OWINGS MILLS, Md. (AP) — It isn't often the Baltimore Ravens are presented the opportunity to make a Top 10 selection in the NFL draft.
Because of Baltimore's success over the past dozen years, general manager Ozzie Newsome usually ends up digging for a gem in the back end of the first round.
Not this time. As a consolation prize for their dismal 5-11 season — the team's worst since 2007 — the Ravens will have the sixth overall pick on April 28. That sure makes things easier.
"When you're picking in the Top 10 of the draft," Newsome said, "you have a chance to be a lot more successful than it is when you're picking anywhere from 20 to 32."
The Ravens need to get it right. Although they filled a few holes via free agency by adding safety Eric Weddle, tight end Benjamin Watson and wide receiver Mike Wallace, the retooling process is far from over.
"Getting those three players, it won't adjust our board," Newsome said. "Because we still believe in taking the best players available, regardless of position."
That philosophy has worked for Newsome beginning with the Ravens' first draft in 1996, when he selected offensive tackle Jonathan Ogden at No. 4 and linebacker Ray Lewis with the 26th pick. Ogden is in the Pro Football Hall of Fame and Lewis eventually will be.
When choosing in the Top 10, Newsome rarely fumbles. Standout linebacker Peter Boulware came at No. 4 in 1997; shutdown cornerback Chris McAlister was the 10th player chosen in 1999; record-setting running Jamal Lewis was selected fifth overall in 2000; and the franchise sacks leader Terrell Suggs was taken at No. 10 in 2003.
Some things to know about the Ravens' draft:
FEELING NEEDY: At the top of the Ravens' list of needs is a pass rusher, followed by an offensive tackle, and then maybe a running back.
The last time Newsome had a Top 10 pick, he took Suggs. Now, with Suggs seeking to rebound from a torn Achilles tendon, the Ravens are looking for someone else to pressure the quarterback.
"Pass rushers, I would say, would really help us," coach John Harbaugh said. "We're all determined to get that done."
Joey Bosa of Ohio State, DeForest Buckner of Oregon and Myles Jack of UCLA are all possibilities.
TRADE WINDS: It's possible, but highly unlikely, that Newsome will trade the top pick. He will probably make a deal later in the draft, as has become his custom.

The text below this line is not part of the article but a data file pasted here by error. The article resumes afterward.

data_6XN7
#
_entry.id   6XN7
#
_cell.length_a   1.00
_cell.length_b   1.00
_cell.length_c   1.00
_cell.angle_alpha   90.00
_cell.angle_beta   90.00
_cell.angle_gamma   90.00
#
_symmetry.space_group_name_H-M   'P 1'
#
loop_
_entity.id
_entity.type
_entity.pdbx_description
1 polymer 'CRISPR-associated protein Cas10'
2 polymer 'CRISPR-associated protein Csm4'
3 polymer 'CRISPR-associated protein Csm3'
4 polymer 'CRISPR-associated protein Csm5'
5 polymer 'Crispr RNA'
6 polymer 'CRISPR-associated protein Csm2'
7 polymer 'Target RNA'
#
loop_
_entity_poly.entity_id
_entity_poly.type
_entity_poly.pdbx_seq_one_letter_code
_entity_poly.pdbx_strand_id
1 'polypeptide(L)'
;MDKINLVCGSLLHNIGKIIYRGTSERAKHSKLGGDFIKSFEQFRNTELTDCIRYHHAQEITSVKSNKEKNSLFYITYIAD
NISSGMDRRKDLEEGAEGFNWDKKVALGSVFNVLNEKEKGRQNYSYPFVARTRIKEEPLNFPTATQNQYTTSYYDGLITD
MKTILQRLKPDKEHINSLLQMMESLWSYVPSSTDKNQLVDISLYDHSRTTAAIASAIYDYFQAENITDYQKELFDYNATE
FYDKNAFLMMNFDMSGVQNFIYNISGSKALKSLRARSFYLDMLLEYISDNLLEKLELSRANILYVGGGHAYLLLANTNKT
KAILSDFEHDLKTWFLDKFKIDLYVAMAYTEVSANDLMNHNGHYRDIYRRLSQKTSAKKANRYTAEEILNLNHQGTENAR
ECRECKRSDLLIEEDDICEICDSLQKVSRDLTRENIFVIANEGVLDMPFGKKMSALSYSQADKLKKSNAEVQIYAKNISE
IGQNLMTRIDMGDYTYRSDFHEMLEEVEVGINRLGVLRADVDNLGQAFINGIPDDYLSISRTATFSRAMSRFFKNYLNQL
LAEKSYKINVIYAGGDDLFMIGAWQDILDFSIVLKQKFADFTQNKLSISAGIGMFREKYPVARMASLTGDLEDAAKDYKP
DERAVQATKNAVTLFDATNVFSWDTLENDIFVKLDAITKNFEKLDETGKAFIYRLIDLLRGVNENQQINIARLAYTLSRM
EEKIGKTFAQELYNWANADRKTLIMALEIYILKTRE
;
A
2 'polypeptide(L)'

The Ravens have 11 picks, including the 36th overall in Round 2, and three compensatory selections.
DEFENSE A PRIORITY: Early in the draft, Baltimore will seek to fortify a defense that last season yielded 401 points — more than 25 per game.
"We're at a position at six where we think we're going to get a very, very good player," assistant GM Eric DeCosta said. "Defensively, you've got pass rushers, you've got corners. Those are playmakers, guys that can sack the quarterback, guys that can intercept passes.
"There are four or five guys that we feel comfortable taking at six on the defensive side. As we get into the second round, again, we see a lot of those kind of guys. So, it does shape up very nicely for us."
PROTECTING FLACCO: With quarterback Joe Flacco on the mend following knee surgery, the Ravens are adamant about providing him with solid protection in 2016. After losing left tackle Kelechi Osemele to free agency, the only remaining option at the position is the oft-injured Eugene Monroe.
Laremy Tunsil of Ohio State and Notre Dame's Ronnie Stanley are the best two available, but it's likely the Ravens will be forced to address that need with someone else.
"There are tough, physical guys that can play left tackle beyond the top two in the draft," said Joe Hortiz, the team's director of college scouting. "We feel pretty good about those guys."
LIAR'S POKER: The Ravens' first-round pick will probably be influenced by what happens before they're on the clock. The Titans and Browns have already traded their selections, so anything goes.
"I have some friends up in front of me that I know are lying to me right now," DeCosta said. "All you can control is the pick you make."
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